英文

Editorial : HK's biggest phone scam ever

【明報專訊】Phone scams and online scams have increased significantly in Hong Kong amid the pandemic. A 90-year-old woman became the victim of a fraudulent scheme and was defrauded of $250 million within six months in the biggest phone scam involving a single victim ever in Hong Kong. The police have arrested a university student involved, but there are indications that the arrestee is also a victim. The mastermind behind the scam is still at large.

Wall-to-wall publicity campaigns to raise awareness of phone scams and online scams have been launched in recent years and seen by most citizens. However, cases of people being defrauded of their life savings or sadly losing huge sums of money can still be seen from time to time. The police have disclosed a phone scam involving millions of dollars recently. A 90-year-old woman who lives at Victoria Peak received a call last year. Someone who claimed to be a police officer in mainland China told her that her identity was suspected to have been stolen, and a serious criminal case was involved. She was instructed to "temporarily" transfer her bank deposits to a designated account. If investigations showed that the money was not related to criminal activities, the scammer said, it would be "returned" in the middle of this year. As the caller possessed her personal particulars, the old woman did not realise that it was a scam. Later, a person claiming to be a mainland police officer came to her house and gave her a phone with a SIM card so that they could contact each other. The victim fell even further for the scam. She transferred her money eleven times within five months totalling $250 million. It was not until early last month that the old woman, convinced by her daughter, finally reported the case to the police. After a police investigation, the 19-year-old student at Polytechnic University who impersonated a mainland police officer and came to the old woman's house was arrested. It turned out that he was also a victim of online fraud and was recruited to commit the crime.

The phone scam involves the greatest amount of money from a single victim ever in Hong Kong history. The sum of money defrauded is staggering, while the case itself also beggars belief. At this stage it is unclear how the PolyU student became the scammer's tool. Despite her age, the old woman was able to handle huge sums of money in the bank. Behaving as if she was under a spell, she completely believed in the scammer. The old woman once asked her private driver to drive her and the fraudster to the bank to make a bank transfer. The bank clerk asked her about the purpose of the transfer, and her reply was "buying a property". The clerk did not ask more questions. Her foreign domestic helper living under the same roof found the situation suspicious and notified the daughter of the old woman. Although her daughter felt that something was fishy, she did not call the police immediately. She just sent her relatives to monitor the situation at the bank. In recent years, the authorities have done much to call on the public to beware of phone scams and online scams. Banks have also issued guidelines to remind bank clerks to pay more attention to transfers of huge sums of money made by elderly people. However, the reality is that "a bystander is always clear-minded, while those involved in the situation can get confused". One of the main reasons why it is so difficult to prevent fraud is that the scammers are adept at grasping and exploiting the mind of a victim. It does not seem that the old woman was deceived because she was greedy. Those who easily blame the victim for a scam case are actually trying to vindicate the scammer.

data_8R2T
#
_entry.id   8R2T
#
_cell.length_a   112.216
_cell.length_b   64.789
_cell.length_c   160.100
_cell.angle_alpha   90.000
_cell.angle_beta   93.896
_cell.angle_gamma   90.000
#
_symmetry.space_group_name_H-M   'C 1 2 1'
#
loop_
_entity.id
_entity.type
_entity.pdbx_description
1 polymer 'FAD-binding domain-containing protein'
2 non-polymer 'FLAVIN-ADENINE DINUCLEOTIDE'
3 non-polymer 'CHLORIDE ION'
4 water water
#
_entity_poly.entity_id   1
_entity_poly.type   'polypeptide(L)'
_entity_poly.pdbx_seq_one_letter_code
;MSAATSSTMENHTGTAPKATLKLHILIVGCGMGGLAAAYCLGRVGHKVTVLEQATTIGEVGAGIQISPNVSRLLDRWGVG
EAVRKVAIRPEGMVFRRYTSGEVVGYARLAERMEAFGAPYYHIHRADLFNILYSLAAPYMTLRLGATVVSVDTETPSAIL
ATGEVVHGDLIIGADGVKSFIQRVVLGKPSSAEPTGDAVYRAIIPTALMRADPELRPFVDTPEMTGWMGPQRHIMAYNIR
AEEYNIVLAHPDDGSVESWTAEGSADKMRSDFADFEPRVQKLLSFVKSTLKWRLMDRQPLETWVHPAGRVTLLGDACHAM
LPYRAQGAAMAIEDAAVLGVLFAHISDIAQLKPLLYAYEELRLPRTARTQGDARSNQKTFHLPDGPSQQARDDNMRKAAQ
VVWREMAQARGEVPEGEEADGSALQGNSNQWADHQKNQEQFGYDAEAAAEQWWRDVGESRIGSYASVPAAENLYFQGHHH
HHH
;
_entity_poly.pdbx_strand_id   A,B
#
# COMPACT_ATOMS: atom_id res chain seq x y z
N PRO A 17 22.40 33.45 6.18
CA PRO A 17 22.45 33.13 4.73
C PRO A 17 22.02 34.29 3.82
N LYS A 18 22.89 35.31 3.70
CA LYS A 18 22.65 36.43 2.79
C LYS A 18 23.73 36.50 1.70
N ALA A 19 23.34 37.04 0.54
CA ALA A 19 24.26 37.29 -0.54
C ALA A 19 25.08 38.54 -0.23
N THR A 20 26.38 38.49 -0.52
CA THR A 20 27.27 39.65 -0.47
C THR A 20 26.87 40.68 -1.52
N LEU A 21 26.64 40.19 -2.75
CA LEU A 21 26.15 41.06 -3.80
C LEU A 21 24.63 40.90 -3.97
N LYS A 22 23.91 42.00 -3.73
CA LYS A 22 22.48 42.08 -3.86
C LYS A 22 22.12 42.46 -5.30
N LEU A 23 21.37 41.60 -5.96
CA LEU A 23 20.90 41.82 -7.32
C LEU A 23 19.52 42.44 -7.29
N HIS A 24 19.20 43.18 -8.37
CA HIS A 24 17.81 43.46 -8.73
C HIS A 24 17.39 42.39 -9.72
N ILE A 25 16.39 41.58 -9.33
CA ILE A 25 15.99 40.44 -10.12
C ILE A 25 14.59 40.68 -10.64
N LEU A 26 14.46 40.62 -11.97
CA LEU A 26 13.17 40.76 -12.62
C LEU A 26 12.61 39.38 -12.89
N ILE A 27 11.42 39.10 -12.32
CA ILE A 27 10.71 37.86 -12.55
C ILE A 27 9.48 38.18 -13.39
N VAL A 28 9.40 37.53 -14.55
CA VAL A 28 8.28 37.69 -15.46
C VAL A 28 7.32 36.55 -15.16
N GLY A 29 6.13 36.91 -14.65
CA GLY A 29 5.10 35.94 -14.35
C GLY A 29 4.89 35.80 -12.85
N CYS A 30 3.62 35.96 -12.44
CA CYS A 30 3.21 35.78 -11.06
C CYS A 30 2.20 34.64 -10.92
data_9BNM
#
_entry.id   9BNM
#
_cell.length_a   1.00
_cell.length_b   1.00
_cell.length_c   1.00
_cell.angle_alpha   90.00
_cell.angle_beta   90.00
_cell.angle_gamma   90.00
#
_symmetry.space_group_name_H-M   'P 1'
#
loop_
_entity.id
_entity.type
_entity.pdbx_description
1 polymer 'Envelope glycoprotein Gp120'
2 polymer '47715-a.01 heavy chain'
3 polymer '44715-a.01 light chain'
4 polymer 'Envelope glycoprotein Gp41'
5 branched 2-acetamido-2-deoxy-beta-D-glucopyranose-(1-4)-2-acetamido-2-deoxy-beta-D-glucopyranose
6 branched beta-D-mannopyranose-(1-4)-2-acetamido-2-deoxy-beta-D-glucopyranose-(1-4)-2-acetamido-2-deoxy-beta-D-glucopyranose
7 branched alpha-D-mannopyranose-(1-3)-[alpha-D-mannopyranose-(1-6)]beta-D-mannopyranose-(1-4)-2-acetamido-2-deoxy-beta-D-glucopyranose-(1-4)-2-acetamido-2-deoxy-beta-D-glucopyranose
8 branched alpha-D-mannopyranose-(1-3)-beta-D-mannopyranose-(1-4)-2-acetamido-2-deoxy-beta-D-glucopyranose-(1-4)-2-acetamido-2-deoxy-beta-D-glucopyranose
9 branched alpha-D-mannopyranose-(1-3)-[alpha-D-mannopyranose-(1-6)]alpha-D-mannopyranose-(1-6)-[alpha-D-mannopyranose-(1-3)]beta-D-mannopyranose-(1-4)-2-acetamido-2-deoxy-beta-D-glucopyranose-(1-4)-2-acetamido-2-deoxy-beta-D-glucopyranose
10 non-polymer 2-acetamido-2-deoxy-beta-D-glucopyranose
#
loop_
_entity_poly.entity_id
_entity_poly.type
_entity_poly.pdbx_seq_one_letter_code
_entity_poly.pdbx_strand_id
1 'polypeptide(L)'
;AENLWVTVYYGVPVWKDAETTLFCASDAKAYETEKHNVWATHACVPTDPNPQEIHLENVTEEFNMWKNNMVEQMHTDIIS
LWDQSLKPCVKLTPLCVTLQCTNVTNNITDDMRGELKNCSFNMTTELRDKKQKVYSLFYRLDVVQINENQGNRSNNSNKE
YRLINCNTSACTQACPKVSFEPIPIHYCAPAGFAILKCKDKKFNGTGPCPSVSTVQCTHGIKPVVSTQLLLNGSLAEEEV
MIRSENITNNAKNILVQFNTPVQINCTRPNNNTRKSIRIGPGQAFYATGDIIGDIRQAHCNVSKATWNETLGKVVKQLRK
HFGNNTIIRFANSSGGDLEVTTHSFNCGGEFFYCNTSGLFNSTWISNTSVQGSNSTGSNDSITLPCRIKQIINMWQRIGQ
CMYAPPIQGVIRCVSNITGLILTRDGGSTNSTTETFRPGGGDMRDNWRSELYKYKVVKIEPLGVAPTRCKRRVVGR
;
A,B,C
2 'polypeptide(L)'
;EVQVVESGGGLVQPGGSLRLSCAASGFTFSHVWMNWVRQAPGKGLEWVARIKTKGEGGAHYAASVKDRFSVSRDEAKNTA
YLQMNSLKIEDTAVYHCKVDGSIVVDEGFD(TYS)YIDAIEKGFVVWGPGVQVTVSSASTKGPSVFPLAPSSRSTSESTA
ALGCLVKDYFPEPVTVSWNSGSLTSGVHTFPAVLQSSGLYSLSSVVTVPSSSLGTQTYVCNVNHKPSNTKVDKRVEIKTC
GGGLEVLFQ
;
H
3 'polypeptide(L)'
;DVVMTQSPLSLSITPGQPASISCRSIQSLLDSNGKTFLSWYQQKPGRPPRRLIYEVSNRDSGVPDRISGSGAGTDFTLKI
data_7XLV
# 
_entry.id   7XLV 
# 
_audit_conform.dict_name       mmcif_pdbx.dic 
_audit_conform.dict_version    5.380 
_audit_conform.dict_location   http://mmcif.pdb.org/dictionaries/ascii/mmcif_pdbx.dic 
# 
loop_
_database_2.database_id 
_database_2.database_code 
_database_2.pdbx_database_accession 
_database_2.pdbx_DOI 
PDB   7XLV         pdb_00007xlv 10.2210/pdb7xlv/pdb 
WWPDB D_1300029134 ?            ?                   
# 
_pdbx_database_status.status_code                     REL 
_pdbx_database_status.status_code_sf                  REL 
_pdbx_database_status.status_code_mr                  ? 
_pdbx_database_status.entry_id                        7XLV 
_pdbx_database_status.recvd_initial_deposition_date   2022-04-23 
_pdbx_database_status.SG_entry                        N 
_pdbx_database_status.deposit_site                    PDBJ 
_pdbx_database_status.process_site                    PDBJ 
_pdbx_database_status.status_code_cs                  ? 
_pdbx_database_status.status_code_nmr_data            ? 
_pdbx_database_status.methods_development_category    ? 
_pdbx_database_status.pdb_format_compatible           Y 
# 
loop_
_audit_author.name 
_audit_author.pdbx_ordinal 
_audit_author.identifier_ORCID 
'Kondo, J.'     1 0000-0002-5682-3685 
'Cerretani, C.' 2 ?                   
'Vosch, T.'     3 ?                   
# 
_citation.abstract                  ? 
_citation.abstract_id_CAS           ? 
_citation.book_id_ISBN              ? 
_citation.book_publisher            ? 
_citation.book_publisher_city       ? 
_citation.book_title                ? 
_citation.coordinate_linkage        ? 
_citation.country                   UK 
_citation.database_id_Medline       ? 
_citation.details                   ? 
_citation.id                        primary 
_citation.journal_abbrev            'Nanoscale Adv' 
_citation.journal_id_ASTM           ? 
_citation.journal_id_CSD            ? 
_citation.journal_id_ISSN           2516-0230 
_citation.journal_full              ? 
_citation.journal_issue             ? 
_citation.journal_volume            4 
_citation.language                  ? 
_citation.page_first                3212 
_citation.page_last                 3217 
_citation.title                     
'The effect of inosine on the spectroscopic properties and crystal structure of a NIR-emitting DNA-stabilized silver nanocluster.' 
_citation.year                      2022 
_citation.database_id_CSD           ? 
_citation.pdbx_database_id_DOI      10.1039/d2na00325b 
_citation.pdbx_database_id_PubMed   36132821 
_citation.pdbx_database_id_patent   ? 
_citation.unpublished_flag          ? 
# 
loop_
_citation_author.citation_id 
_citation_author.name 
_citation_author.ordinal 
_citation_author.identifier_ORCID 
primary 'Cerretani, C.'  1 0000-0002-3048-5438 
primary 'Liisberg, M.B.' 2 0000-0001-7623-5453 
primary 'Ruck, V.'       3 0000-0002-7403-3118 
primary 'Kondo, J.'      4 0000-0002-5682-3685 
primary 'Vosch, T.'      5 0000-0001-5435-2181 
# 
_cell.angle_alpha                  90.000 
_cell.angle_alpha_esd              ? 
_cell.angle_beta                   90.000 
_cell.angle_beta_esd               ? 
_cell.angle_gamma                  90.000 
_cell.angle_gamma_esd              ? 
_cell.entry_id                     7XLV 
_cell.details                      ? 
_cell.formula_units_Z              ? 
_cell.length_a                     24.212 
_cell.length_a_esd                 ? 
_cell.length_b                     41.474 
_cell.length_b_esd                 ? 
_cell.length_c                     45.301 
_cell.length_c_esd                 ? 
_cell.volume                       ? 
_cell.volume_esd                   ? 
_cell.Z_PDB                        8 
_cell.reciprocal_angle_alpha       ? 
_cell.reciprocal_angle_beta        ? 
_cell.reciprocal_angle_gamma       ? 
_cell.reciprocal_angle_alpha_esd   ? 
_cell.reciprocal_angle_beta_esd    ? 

Some scam syndicates even use all kinds of means to turn their hand-picked victims into "aides" to help them commit crimes, an example being the university student who has been arrested in the $250 million case. According to the police, there have been victims who thought they were "spies" when they were arrested. It helps prevent fraud if we pay more attention to the abnormalities in the financial management habits of the elderly or young members of our families and bank clerks pay more attention to unusual transfers and transactions.

明報社評2021.04.21:億元電騙情節離奇 法例漏洞早日堵塞

疫下本港電話騙案、網上騙案升幅顯著,一名九旬老婦墮入陷阱,半年內被騙2.5億元,成為本港歷來金額最高的個人電話騙案,事後警方拘捕了一名涉案大學生,案情顯示被捕者亦是受害者,幕後主謀逍遙法外。

提防電騙網騙的廣告宣傳,近年鋪天蓋地,大多數市民都看過,可是被騙畢生積蓄或痛失巨款的案件,仍是時有所聞,最近警方披露一宗涉款億元計電騙案,一名家住港島山頂的九旬老婦,去年接獲來電,有自稱「內地公安」的人表示,老婦身分疑遭盜用,涉及嚴重案件,要求她將銀行存款「暫時」轉帳到指定戶口,若查證後證明不涉黑錢,將於今年中「退還」。老婦見來電者能說出其個人資料,不虞有詐,其後一名自稱「內地公安」的人上門,給老婦一部手機連SIM卡作聯絡之用,更令受害人深信不疑,5個月內十一度轉帳,合計2.5億元,直至上月初,老婦終在女兒勸告下報案,警方調查後,拘捕假冒公安上門的19歲理大生,原來他也是電騙受害者,之後被招攬犯案。

這宗本港歷來涉款最多的單一受害人電騙案,失款之巨令人咋舌,案情亦匪夷所思。涉案理大生何解成為騙徒傀儡,暫時仍不清楚;老婦雖然年邁,仍有能力往銀行處理巨款,卻又恍如着了魔般,對騙徒深信不疑。有一次,老婦要求私人司機載她和騙徒一起到銀行轉帳,銀行職員向老婦查詢匯款目的,老婦回答「置業」,職員未再追問;同住外傭覺得事態可疑,通知老婦的女兒,女兒雖覺不妥,惟未即時報警,只着親戚到銀行觀察。這些年,當局呼籲市民提防電騙網騙,下了不少工夫,銀行亦有指引,提醒櫃枱職員多些留意長者巨額轉帳,然而現實永遠是旁觀者清、當局者迷。騙案防不勝防,一大原因在於騙徒善於掌握並利用受害人的心理,案中老婦被騙,不見得是因為貪婪,動輒將騙案的出現,簡單歸咎於受害人本身,實際是幫騙徒開脫。

有行騙集團甚至以各種手段,從之前的受害者物色「助手」協助犯案,老婦2.5億元騙案,被捕大學生即屬一例;根據警方資料,有受害者被捕時還真的以為自己是在當「特務」。家人多些關注長者或年輕人理財習慣有否異樣、銀行職員多些留意不尋常轉帳交易,有助提防騙案。

■Glossary

生字

wall-to-wall : continuous; happening or existing all the time or everywhere

beggar belief : to be too extreme, shocking, etc. to believe

fishy : that makes you suspicious because it seems dishonest

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